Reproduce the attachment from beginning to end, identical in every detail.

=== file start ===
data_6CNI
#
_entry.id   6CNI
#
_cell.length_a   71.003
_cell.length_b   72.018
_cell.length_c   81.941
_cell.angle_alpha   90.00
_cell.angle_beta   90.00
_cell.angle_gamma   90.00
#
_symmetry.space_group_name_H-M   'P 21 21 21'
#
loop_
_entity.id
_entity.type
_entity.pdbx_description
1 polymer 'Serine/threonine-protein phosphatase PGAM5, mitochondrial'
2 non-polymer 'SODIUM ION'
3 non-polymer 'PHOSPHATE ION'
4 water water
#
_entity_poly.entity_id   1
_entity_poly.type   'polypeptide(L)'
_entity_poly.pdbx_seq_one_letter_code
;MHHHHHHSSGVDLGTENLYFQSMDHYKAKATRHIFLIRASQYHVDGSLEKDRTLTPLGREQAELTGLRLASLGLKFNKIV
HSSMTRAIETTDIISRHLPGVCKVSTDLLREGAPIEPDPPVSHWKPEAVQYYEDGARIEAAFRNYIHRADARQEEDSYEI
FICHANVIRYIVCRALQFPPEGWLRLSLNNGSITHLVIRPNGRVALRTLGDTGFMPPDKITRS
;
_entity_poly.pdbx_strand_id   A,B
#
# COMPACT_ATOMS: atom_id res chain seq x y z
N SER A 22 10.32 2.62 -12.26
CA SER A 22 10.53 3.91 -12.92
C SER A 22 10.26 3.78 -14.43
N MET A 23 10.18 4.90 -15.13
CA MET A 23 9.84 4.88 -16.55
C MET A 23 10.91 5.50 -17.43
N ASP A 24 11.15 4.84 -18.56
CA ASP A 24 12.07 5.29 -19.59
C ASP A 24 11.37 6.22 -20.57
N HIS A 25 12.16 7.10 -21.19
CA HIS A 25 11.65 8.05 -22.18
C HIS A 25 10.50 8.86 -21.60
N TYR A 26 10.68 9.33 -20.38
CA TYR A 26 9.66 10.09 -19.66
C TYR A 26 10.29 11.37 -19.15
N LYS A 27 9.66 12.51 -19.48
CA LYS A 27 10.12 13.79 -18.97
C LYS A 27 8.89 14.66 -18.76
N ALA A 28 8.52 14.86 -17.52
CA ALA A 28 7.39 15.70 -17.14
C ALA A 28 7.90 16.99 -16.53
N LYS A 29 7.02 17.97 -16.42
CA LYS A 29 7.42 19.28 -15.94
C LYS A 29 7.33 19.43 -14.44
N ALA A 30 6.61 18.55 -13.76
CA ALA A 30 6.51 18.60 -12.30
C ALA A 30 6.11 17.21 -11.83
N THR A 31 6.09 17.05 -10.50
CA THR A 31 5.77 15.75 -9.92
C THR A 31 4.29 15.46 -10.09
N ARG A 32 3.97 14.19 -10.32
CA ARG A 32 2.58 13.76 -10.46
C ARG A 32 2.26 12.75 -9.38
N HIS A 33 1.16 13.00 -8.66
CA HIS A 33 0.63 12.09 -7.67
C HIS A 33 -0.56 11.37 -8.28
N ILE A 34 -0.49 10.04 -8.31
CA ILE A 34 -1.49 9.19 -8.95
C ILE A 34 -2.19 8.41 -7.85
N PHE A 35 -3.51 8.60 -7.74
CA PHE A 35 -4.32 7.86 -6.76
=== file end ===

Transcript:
data_6CNI
#
_entry.id   6CNI
#
_cell.length_a   71.003
_cell.length_b   72.018
_cell.length_c   81.941
_cell.angle_alpha   90.00
_cell.angle_beta   90.00
_cell.angle_gamma   90.00
#
_symmetry.space_group_name_H-M   'P 21 21 21'
#
loop_
_entity.id
_entity.type
_entity.pdbx_description
1 polymer 'Serine/threonine-protein phosphatase PGAM5, mitochondrial'
2 non-polymer 'SODIUM ION'
3 non-polymer 'PHOSPHATE ION'
4 water water
#
_entity_poly.entity_id   1
_entity_poly.type   'polypeptide(L)'
_entity_poly.pdbx_seq_one_letter_code
;MHHHHHHSSGVDLGTENLYFQSMDHYKAKATRHIFLIRASQYHVDGSLEKDRTLTPLGREQAELTGLRLASLGLKFNKIV
HSSMTRAIETTDIISRHLPGVCKVSTDLLREGAPIEPDPPVSHWKPEAVQYYEDGARIEAAFRNYIHRADARQEEDSYEI
FICHANVIRYIVCRALQFPPEGWLRLSLNNGSITHLVIRPNGRVALRTLGDTGFMPPDKITRS
;
_entity_poly.pdbx_strand_id   A,B
#
# COMPACT_ATOMS: atom_id res chain seq x y z
N SER A 22 10.32 2.62 -12.26
CA SER A 22 10.53 3.91 -12.92
C SER A 22 10.26 3.78 -14.43
N MET A 23 10.18 4.90 -15.13
CA MET A 23 9.84 4.88 -16.55
C MET A 23 10.91 5.50 -17.43
N ASP A 24 11.15 4.84 -18.56
CA ASP A 24 12.07 5.29 -19.59
C ASP A 24 11.37 6.22 -20.57
N HIS A 25 12.16 7.10 -21.19
CA HIS A 25 11.65 8.05 -22.18
C HIS A 25 10.50 8.86 -21.60
N TYR A 26 10.68 9.33 -20.38
CA TYR A 26 9.66 10.09 -19.66
C TYR A 26 10.29 11.37 -19.15
N LYS A 27 9.66 12.51 -19.48
CA LYS A 27 10.12 13.79 -18.97
C LYS A 27 8.89 14.66 -18.76
N ALA A 28 8.52 14.86 -17.52
CA ALA A 28 7.39 15.70 -17.14
C ALA A 28 7.90 16.99 -16.53
N LYS A 29 7.02 17.97 -16.42
CA LYS A 29 7.42 19.28 -15.94
C LYS A 29 7.33 19.43 -14.44
N ALA A 30 6.61 18.55 -13.76
CA ALA A 30 6.51 18.60 -12.30
C ALA A 30 6.11 17.21 -11.83
N THR A 31 6.09 17.05 -10.50
CA THR A 31 5.77 15.75 -9.92
C THR A 31 4.29 15.46 -10.09
N ARG A 32 3.97 14.19 -10.32
CA ARG A 32 2.58 13.76 -10.46
C ARG A 32 2.26 12.75 -9.38
N HIS A 33 1.16 13.00 -8.66
CA HIS A 33 0.63 12.09 -7.67
C HIS A 33 -0.56 11.37 -8.28
N ILE A 34 -0.49 10.04 -8.31
CA ILE A 34 -1.49 9.19 -8.95
C ILE A 34 -2.19 8.41 -7.85
N PHE A 35 -3.51 8.60 -7.74
CA PHE A 35 -4.32 7.86 -6.76